Maker and seller beware! The European Union’s “RoHS” hazardous-substances restriction scheme is undergoing a significant recast and it’s critical that manufacturers and distributors of electrical and electronic equipment in EU markets familiarize themselves with the new rules and prepare accordingly. We’ve been watching these developments and offer the following observations and advice.
Here are the highlights of “RoHS 2”:
· Manufacturers are required to draw up and retain extensive technical documentation on products (down to the homogeneous-material level) establishing that the restricted substances are not present in their products. This means a lot of investigation into goods and materials purchased from suppliers.
· Manufacturers need to establish internal production control procedures to ensure compliance. Procedures need to include batch, serial and type logs, corrective measures protocols (including ways to remove product that is found to be non-conforming) and ways to keep EU distributors current about compliance issues.
· The changes go into effect 2 January 2013. This is the enforcement date – all product sold on or after this date must comply (DO NOT sell old inventory that doesn’t comply).
· RoHS 2 is now a CE-marking directive. You can no longer affix the CE mark without complying with RoHS 2.·
· New categories of specific products are being added: medical devices and monitoring and control instruments (both effective 22 July 2014); IV diagnostic medical devices (effective 22 July 2016; and industrial monitoring and control instruments (effective 22 July 2017). All other electrical and electronic equipment will be covered effective 22 July 2019.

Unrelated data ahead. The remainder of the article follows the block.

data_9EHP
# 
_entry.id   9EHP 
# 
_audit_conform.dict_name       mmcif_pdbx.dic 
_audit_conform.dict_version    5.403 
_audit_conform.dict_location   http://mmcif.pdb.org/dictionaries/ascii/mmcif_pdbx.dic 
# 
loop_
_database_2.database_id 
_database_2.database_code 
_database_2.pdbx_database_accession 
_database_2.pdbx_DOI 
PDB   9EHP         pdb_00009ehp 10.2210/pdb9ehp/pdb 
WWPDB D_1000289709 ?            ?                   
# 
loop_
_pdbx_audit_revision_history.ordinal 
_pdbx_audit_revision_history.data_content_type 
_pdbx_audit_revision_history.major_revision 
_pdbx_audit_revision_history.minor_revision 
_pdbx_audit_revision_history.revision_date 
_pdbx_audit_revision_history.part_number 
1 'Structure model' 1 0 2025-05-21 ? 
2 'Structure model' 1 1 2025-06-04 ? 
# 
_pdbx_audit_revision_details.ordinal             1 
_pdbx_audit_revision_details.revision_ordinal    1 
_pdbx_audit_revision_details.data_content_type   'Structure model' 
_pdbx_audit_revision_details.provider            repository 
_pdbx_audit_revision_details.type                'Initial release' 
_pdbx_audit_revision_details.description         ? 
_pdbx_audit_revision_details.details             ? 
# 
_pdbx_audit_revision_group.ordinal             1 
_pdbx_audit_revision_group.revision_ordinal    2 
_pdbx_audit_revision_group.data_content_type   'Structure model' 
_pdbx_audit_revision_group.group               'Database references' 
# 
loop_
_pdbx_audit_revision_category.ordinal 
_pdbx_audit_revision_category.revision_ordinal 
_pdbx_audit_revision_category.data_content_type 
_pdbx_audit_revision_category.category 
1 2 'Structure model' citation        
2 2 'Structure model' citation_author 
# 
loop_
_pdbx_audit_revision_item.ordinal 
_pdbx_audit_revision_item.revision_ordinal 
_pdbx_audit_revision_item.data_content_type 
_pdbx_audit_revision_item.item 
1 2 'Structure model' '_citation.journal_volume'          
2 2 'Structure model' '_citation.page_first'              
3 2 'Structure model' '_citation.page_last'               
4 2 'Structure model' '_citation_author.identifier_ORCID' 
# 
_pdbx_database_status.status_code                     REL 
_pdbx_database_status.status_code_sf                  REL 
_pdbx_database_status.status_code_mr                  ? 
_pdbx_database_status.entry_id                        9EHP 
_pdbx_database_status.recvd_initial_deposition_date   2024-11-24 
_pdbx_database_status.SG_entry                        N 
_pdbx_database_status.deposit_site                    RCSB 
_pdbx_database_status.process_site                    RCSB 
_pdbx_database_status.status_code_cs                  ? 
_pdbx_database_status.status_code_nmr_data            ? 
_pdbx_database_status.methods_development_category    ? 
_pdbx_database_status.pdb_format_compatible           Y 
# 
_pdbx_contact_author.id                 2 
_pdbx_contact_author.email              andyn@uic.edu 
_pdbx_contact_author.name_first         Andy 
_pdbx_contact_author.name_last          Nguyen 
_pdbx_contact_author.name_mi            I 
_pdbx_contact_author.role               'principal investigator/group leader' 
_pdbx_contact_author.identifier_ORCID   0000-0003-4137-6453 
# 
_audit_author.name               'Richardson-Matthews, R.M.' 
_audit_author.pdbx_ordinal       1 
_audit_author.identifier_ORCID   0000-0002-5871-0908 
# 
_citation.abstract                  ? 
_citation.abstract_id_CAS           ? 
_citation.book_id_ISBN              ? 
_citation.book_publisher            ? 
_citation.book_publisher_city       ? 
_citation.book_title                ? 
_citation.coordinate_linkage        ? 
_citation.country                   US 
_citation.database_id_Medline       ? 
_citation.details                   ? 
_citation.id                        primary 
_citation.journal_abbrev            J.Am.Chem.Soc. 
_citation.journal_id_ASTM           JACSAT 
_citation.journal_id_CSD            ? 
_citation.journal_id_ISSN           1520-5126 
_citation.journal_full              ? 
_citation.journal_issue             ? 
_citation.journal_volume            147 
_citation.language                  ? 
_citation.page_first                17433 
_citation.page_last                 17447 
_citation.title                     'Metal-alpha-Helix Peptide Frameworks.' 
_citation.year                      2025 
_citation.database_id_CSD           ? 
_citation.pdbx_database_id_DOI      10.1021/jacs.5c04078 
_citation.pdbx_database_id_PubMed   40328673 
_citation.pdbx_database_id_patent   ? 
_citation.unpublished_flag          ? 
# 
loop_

These changes are backed by enforcement language: each EU member state is expected to step up market surveillance in order to ensure that products sold in the EU comply with the new rules (but we would think that actual enforcement will not match the words on paper, given the significant budget constraints in EU governments.). So, it’s time to make sure all EU-bound electrical and electronics products comply.
There are other RoHS-type schemes around the world (e.g., China RoHS) and we’re expecting that these regulations will be updated soon to mirror what’s being done in the EU. We’ll be watching for those developments and keep you up to date.
Contact us if you want to know more about RoHS 2.